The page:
Ironman Australia has been added to an already lengthy sporting event COVID-19 casualty list following the decision to cancel the 2020 event.
The original date in May had to be rescheduled until September before organisers pulled the pin altogether for this year on July 7, citing the ongoing pandemic.
Ironman Australia local organising committee chairman Mike Reed said while it was disappointing, the safety of the athletes, volunteers and the community had to be paramount.
"There are other sides to consider when organising an Ironman event and that's the community," he said.
"We had to have that in the back of our mind that the community would be safe and with events these days with a 500 person limit, it's almost impossible for an Ironman to run that way.
"You can get exemptions, but the time-frame for that didn't allow us because we had to make up our mind today."
Mr Reed said the tipping point was government regulations.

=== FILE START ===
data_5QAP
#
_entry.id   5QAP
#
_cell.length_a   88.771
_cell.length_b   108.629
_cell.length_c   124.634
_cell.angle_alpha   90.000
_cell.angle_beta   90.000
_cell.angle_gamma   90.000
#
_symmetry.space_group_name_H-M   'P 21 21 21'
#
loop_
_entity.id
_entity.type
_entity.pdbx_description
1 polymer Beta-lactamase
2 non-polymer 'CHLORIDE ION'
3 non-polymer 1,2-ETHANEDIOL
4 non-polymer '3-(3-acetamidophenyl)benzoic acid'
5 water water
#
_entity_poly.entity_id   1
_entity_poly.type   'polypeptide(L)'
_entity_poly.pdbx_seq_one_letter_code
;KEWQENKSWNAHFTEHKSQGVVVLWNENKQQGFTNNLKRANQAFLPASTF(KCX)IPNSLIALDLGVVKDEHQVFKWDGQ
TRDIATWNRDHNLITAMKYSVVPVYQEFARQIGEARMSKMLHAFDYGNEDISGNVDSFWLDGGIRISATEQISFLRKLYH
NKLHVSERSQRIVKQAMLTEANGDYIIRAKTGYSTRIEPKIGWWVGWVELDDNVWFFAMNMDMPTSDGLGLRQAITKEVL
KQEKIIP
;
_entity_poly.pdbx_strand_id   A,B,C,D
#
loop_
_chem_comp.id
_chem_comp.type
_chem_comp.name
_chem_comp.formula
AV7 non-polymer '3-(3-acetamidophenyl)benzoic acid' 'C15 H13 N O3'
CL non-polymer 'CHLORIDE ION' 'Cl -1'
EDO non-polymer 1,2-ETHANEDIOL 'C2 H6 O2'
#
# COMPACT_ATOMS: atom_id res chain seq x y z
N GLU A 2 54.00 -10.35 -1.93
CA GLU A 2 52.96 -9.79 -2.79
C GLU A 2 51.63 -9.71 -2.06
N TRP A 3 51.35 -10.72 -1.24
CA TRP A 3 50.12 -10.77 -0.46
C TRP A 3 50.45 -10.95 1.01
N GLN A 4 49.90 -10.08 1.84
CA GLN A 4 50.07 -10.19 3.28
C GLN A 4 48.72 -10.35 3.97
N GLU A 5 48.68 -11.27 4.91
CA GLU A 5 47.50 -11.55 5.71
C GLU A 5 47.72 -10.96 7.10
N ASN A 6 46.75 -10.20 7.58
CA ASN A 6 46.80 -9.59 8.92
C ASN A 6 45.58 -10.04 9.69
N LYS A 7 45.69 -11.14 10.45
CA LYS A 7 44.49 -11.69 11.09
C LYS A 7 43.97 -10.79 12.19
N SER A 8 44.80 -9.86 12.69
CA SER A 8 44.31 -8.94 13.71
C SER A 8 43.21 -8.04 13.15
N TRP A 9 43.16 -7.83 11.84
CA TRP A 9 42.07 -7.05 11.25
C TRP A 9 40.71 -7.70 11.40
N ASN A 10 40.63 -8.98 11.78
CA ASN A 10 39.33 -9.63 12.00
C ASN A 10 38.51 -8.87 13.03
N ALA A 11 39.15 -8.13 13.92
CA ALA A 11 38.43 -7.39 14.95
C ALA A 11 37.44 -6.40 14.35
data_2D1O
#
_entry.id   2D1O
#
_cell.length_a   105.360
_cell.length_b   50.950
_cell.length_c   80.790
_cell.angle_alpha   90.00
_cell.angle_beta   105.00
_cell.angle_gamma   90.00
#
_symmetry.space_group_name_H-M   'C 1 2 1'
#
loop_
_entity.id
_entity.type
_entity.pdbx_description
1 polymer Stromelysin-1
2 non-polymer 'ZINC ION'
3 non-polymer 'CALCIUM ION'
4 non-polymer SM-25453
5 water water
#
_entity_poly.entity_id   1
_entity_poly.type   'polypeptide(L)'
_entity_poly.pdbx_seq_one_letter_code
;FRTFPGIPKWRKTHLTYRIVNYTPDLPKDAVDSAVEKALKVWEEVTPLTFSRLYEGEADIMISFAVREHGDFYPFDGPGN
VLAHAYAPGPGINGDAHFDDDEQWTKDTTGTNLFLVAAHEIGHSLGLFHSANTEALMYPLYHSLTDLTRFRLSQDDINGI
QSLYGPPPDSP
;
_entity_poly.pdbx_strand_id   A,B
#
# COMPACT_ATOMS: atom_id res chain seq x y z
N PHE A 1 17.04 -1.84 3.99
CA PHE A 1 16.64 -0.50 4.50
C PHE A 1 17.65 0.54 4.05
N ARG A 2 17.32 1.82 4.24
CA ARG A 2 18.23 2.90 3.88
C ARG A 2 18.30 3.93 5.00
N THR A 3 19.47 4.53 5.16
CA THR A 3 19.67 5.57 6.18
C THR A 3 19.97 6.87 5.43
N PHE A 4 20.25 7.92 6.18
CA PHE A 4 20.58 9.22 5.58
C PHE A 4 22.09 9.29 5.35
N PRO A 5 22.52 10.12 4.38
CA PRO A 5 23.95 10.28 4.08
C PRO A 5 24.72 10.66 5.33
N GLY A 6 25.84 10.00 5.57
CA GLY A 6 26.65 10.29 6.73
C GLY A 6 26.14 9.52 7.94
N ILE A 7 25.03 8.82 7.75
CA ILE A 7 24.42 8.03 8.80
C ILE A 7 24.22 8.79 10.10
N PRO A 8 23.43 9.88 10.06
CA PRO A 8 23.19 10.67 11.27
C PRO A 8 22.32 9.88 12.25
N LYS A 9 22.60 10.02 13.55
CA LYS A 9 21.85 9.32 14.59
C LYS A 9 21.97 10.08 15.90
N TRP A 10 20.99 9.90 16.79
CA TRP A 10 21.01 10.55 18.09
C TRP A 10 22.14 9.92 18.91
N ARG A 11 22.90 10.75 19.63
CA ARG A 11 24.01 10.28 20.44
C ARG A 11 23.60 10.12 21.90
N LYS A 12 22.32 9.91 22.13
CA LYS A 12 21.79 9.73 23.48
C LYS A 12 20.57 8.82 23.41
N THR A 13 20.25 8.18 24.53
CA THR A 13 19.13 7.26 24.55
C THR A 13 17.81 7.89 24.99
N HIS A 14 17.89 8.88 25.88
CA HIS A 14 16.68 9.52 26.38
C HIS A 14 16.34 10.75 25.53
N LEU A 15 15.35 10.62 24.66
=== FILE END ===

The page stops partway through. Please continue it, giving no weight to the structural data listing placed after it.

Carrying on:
"There is no way of getting around that because that's the law and that's what we've got to stick to," he said.
"We don't want the situation where we get a potential outbreak in Port Macquarie."
"Bigger things have been cancelled like the Olympic Games this year where they made a call very early and that's the yardstick," he said.
Port Macquarie-Hastings Council's group manager for economic and cultural development Liesa Davies said there would be significant economic impacts on the Port Macquarie-Hastings region.
"On a typical year, Ironman would bring around $16 million to our local community, but we knew in recent months this would be a significantly different event if it were to go ahead with border restrictions and closures," she said.
"We're all hopeful we'll move through this period and get back to the point where we can move around more easily and with less concern to have these sorts of events," Ms Davies said.